When ideas are put forth concerning ways to improve the community, some familiar topics almost always emerge – more opportunities for children and youth, better parks and recreation, and so forth. But those topics beg another questions, and possibly another idea toward progress – how do they get there?

While those of us of driving age, with vehicles in good repair, take for granted the idea of being able to hop in the car or truck and go, that isn’t the case for everyone.

Rare is the day on our drive into work from the city’s eastern fringe, that we don’t see at least one person – often several – on foot, in all kinds of weather, from blistering summer days to wet, freezing winter ones.

Some people, of course, walk for exercise, or fresh air, or just to pass the time. But there are some for whom walking is the only option – people who cannot afford the cost of fueling and maintaining a vehicle, or elderly or disabled people who are no longer able to drive safely.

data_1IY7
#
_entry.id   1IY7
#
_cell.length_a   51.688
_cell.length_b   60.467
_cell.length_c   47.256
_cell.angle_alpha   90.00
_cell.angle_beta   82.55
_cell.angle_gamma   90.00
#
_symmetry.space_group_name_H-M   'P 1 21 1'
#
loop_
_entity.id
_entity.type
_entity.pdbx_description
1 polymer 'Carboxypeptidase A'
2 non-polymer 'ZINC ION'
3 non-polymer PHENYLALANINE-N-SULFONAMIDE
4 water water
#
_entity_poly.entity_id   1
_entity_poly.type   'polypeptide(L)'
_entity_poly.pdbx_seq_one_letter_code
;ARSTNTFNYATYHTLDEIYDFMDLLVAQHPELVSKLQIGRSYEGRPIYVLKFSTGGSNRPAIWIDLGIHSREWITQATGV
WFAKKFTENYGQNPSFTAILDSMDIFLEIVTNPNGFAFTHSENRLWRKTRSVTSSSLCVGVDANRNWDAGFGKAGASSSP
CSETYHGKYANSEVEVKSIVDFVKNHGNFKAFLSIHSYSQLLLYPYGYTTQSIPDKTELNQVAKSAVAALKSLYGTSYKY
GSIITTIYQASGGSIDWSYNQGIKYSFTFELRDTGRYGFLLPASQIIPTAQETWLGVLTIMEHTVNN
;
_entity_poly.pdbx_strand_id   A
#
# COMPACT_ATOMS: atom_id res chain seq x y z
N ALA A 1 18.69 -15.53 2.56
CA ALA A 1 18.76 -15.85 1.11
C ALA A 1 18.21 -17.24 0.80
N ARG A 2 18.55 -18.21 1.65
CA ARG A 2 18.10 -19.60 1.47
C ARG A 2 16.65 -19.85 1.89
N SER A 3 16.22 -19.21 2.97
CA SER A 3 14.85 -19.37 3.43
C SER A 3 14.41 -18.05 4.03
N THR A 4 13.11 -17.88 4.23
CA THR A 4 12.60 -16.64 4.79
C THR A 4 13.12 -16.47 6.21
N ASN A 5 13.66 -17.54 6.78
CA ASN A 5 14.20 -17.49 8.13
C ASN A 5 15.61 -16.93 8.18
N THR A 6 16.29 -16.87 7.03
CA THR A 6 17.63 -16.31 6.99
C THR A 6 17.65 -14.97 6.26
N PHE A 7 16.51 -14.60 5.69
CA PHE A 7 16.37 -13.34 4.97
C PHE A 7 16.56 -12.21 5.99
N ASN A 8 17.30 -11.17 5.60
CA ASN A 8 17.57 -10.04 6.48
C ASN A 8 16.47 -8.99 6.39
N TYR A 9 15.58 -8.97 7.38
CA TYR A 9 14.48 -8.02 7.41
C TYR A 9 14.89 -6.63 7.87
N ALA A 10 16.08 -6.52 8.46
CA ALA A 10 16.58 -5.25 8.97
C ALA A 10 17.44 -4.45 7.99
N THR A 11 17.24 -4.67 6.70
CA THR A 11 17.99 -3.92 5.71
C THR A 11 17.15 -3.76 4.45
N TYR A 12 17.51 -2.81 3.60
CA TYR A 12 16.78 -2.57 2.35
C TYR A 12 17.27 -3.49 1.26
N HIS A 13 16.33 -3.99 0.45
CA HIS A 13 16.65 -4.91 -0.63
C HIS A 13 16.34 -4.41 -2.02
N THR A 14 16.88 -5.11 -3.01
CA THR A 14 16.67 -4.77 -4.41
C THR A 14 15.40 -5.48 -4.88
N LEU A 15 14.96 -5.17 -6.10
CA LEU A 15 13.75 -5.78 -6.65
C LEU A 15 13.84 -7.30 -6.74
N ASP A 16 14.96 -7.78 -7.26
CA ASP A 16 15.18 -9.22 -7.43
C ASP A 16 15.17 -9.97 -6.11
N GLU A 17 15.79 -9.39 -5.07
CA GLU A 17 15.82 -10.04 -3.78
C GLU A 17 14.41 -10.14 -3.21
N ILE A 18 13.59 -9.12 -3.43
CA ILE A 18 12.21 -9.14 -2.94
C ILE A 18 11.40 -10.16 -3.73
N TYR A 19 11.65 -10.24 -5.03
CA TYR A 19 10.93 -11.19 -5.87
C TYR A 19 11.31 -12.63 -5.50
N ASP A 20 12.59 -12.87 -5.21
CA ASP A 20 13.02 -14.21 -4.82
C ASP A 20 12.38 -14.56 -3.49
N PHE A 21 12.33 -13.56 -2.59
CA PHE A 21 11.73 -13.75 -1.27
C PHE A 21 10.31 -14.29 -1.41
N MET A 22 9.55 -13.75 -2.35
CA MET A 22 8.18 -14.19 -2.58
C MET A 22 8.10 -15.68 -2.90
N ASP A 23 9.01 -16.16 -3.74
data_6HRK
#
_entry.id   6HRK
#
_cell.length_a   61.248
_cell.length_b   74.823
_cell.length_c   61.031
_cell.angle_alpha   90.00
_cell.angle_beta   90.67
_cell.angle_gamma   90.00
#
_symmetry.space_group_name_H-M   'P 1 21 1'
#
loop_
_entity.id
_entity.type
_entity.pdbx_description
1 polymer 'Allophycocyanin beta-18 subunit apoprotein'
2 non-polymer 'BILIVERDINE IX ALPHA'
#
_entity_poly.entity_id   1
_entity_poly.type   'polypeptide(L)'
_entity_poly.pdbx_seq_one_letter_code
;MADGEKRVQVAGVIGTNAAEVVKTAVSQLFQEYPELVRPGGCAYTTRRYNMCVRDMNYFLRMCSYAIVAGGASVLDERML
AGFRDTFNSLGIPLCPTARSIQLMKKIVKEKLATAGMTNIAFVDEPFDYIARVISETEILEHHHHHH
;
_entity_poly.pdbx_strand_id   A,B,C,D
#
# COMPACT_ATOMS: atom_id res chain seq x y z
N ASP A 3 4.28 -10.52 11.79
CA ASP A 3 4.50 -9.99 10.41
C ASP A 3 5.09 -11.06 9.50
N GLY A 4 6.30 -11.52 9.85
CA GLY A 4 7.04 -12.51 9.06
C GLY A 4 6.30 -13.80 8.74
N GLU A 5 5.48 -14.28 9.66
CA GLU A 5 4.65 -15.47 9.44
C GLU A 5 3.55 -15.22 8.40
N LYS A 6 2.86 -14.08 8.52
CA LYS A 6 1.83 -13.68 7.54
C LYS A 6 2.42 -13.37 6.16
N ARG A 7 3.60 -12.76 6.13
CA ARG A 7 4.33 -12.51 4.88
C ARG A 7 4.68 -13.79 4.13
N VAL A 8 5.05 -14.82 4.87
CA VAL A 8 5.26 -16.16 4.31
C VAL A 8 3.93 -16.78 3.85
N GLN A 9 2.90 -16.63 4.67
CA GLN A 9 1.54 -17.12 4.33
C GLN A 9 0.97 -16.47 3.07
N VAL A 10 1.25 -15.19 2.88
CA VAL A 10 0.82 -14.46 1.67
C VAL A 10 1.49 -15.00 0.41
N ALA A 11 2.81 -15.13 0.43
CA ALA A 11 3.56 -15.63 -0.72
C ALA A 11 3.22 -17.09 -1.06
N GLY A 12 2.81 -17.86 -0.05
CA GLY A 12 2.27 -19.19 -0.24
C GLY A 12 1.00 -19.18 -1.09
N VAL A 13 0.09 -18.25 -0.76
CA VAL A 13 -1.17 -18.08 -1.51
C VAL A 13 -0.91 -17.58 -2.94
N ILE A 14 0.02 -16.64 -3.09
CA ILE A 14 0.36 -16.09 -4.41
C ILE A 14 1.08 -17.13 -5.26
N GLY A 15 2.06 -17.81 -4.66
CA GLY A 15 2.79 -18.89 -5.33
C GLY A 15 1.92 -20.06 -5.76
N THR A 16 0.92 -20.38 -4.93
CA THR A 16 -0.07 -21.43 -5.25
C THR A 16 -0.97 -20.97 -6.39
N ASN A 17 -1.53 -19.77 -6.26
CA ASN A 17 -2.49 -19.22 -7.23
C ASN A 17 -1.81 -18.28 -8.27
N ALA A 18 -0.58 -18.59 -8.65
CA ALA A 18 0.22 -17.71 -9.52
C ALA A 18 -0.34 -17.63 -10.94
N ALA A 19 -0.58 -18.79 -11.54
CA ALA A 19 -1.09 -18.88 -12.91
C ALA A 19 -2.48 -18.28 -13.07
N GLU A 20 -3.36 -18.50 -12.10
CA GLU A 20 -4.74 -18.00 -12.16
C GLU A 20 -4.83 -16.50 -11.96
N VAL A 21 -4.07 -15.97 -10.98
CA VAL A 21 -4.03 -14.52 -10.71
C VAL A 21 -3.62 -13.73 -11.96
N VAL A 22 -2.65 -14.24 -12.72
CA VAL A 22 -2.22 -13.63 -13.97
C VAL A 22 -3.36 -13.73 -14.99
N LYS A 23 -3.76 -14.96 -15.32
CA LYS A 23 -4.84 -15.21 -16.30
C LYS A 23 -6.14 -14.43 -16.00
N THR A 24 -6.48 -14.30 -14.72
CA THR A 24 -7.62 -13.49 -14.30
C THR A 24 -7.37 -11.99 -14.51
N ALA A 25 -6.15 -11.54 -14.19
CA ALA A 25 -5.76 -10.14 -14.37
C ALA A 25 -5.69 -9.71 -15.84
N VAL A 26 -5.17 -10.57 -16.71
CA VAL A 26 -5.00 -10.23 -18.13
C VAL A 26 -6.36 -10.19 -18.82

While some transportation options are available (taxi services and PACS buses, for example), a true, route-and-stop based system has yet to be pursued.

The cost, perhaps, would outweigh the benefit, or perhaps the number of people who could benefit from such a service is too now. But the concept is still worth considering, as anyone with no choice except to put one foot in front of the other will attest.